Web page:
One of the more frustrating chores when making "homebrew" printed circuit boards is the traditional etching process. Long periods of gently rocking a tray of etchant, having it splash over your fingers and/or the table or of rigging up Rube Goldburg gadgets to rock the tray or bubble air through a tank for you. I would like to introduce to you a little known alternative where physics provides the agitation and you can sit back and catch up on your reading or whatever.
This technique takes advantage of two physical forces, gravity and surface tension. The circuit board is floated, circuit side down, on the top of the etching solution. It floats by virtue of "Surface Tension", a force which resists distortion of a liquid surface by a heavy object placed on it. As long as the back of the circuit board remains dry, the board will float. Gravity plays a role by virtue of the fact that "spent" etching solution is heavier than fresh solution (or rather fresher solution). The spent solution containing the copper falls away from the board surface and is replaced with fresher solution from the tray. The convection currents set up provide all the agitation needed to efficiently etch a board as quick or quicker than mechanically agitating a tray with the board face up in the bottom. Other sophisicated methods such as spray etching are much faster but they are commercial techniques requiring expensive equipment. We are talking amateur, primitive techniques here for people who are both lazy and cheap.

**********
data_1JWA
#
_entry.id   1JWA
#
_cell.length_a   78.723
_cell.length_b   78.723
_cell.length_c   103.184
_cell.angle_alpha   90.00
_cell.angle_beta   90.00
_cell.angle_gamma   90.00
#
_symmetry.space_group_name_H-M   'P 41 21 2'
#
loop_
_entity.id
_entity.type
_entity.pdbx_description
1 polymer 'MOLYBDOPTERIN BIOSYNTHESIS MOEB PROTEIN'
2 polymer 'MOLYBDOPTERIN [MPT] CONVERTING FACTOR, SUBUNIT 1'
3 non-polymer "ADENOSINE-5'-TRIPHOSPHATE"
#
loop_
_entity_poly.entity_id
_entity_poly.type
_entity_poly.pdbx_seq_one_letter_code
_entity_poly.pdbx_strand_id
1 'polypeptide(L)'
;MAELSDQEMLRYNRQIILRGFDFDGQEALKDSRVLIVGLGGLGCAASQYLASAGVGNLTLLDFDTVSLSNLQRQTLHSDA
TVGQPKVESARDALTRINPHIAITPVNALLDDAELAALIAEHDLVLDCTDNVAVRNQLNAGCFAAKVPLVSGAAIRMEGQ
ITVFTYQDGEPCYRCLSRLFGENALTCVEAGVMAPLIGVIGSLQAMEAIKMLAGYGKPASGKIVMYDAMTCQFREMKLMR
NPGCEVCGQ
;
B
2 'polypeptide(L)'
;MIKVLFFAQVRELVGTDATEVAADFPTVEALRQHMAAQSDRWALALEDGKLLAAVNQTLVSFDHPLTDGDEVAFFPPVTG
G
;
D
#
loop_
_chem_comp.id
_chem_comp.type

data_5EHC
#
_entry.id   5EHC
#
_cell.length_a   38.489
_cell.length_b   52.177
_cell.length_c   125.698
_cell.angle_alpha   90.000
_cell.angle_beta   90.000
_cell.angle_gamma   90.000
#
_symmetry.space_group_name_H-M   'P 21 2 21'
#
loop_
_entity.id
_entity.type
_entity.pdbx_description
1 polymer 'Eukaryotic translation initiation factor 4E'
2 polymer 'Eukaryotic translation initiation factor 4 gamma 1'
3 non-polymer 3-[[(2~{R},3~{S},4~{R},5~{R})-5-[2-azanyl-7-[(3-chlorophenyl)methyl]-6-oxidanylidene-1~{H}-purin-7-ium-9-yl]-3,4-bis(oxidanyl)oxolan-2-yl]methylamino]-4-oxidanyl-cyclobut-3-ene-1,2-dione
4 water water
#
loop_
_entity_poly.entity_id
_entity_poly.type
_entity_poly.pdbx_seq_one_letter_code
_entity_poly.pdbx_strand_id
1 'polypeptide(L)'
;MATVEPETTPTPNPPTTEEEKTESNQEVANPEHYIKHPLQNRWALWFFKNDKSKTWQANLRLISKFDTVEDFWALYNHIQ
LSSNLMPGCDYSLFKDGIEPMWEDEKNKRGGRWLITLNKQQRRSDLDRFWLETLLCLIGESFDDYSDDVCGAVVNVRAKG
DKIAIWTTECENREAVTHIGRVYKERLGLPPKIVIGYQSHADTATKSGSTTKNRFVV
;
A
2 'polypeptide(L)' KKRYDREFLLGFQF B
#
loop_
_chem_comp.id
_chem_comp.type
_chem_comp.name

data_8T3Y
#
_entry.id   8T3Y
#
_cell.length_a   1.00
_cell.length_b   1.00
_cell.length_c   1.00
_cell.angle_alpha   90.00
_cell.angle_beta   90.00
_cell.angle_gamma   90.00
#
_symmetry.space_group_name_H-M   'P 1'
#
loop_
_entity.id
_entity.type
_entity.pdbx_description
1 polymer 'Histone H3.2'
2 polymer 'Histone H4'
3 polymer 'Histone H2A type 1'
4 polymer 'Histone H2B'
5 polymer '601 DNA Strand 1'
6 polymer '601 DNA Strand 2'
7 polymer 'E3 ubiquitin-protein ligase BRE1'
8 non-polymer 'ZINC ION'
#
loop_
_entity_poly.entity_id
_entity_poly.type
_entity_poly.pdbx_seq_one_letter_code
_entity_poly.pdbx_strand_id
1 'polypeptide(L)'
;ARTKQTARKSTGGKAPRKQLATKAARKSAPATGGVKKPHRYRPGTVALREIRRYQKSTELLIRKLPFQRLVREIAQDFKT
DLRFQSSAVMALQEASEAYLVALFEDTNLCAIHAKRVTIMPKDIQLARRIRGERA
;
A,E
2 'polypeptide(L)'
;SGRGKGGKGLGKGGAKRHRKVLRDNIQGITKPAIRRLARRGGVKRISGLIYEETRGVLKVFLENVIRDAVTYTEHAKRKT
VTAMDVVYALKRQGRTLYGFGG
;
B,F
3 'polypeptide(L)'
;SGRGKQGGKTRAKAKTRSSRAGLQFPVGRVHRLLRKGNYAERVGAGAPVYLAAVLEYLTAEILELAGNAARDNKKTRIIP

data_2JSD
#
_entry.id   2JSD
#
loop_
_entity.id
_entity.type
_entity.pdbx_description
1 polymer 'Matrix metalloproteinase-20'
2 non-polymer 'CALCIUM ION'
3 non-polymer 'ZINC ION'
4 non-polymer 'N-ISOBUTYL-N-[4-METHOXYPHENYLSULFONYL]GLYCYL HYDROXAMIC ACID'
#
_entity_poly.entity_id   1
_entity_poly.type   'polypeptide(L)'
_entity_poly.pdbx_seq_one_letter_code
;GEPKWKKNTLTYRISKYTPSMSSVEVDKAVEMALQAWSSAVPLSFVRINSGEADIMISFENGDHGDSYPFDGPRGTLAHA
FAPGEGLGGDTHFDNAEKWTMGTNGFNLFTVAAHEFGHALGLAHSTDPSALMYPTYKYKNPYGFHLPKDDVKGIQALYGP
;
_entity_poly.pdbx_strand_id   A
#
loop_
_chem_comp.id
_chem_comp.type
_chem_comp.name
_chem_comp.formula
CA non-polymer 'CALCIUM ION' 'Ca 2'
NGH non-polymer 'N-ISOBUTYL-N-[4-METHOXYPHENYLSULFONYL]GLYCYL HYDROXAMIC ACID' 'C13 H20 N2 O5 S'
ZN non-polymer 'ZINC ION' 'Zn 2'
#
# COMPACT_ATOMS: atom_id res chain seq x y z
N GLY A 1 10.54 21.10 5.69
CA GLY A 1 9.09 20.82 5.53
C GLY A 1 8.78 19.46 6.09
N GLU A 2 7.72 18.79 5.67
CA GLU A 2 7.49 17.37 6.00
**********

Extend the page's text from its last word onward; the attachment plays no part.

Here is how you do it!
First, make sure that the board is flat (within a half thickness of the board material). If it is not, bend it gently until it is. Then stick a loop of a suitable tape (masking, duct, electrical or whatever you have that is water resistant) to the back of the board. Center it as best you can so that the board is balanced and hangs level when you hold the tape.
Secondly, carefully lower the board onto the surface of the etching solution. Allow one edge to touch first and then lower the rest of the board onto the surface so that air bubbles are not trapped. If the etching solution has a tendancy to climb over the board, running a greasy (very greasy) finger around the back edge of the board before placing it on the solution will help greatly to keep the board floating.
The etching solution that is in contact with exposed copper will react very quickly. At this point in the normal submerged etching technique, the dissolved copper ions would have to diffuse away (a very slow process) or be moved away by agitation in order for new, fresh solution to take its place and continue the reaction. In this technique, however, the spent etchant layer next to the copper surface becomes heavier than the surrounding fresher etchant and falls away from the board by gravity. The fresh solution takes its place and the reaction continues. As the heavier solution drops, it creates a circular convection current in the tray. The effects of this current will be noted by the fact that the first copper to be etched through will be at the edges where the freshest upwelling solution first touches the board.
There is the possibility that air bubbles will be trapped under the board. Therefore it is important that you raise the board off the surface a couple of times during the etching process, inspect the etching and then replace it. Any air bubbles left will be in different places so the exposed copper will be completely etched.
Now that was easy, wasn't it? Try it and you will wonder why you ever rocked a tray of etchant.